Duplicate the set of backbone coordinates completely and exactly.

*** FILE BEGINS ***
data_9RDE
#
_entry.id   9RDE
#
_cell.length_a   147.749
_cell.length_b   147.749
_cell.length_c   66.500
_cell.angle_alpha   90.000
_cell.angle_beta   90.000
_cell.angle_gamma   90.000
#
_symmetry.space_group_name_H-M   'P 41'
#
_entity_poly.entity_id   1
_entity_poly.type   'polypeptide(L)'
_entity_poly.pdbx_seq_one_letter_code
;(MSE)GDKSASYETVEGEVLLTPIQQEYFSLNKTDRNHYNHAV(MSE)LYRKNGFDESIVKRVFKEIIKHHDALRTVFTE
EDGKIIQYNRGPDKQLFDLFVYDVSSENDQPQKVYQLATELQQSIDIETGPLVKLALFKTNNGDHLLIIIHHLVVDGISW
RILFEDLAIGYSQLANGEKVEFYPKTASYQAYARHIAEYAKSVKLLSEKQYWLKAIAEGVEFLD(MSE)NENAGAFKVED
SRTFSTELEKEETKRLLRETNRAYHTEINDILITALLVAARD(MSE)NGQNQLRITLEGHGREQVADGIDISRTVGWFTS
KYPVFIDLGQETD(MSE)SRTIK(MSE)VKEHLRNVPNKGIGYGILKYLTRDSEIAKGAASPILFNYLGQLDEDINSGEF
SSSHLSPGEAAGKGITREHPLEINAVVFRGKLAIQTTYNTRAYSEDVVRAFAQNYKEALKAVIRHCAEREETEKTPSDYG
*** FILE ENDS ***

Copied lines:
data_9RDE
#
_entry.id   9RDE
#
_cell.length_a   147.749
_cell.length_b   147.749
_cell.length_c   66.500
_cell.angle_alpha   90.000
_cell.angle_beta   90.000
_cell.angle_gamma   90.000
#
_symmetry.space_group_name_H-M   'P 41'
#
_entity_poly.entity_id   1
_entity_poly.type   'polypeptide(L)'
_entity_poly.pdbx_seq_one_letter_code
;(MSE)GDKSASYETVEGEVLLTPIQQEYFSLNKTDRNHYNHAV(MSE)LYRKNGFDESIVKRVFKEIIKHHDALRTVFTE
EDGKIIQYNRGPDKQLFDLFVYDVSSENDQPQKVYQLATELQQSIDIETGPLVKLALFKTNNGDHLLIIIHHLVVDGISW
RILFEDLAIGYSQLANGEKVEFYPKTASYQAYARHIAEYAKSVKLLSEKQYWLKAIAEGVEFLD(MSE)NENAGAFKVED
SRTFSTELEKEETKRLLRETNRAYHTEINDILITALLVAARD(MSE)NGQNQLRITLEGHGREQVADGIDISRTVGWFTS
KYPVFIDLGQETD(MSE)SRTIK(MSE)VKEHLRNVPNKGIGYGILKYLTRDSEIAKGAASPILFNYLGQLDEDINSGEF
SSSHLSPGEAAGKGITREHPLEINAVVFRGKLAIQTTYNTRAYSEDVVRAFAQNYKEALKAVIRHCAEREETEKTPSDYG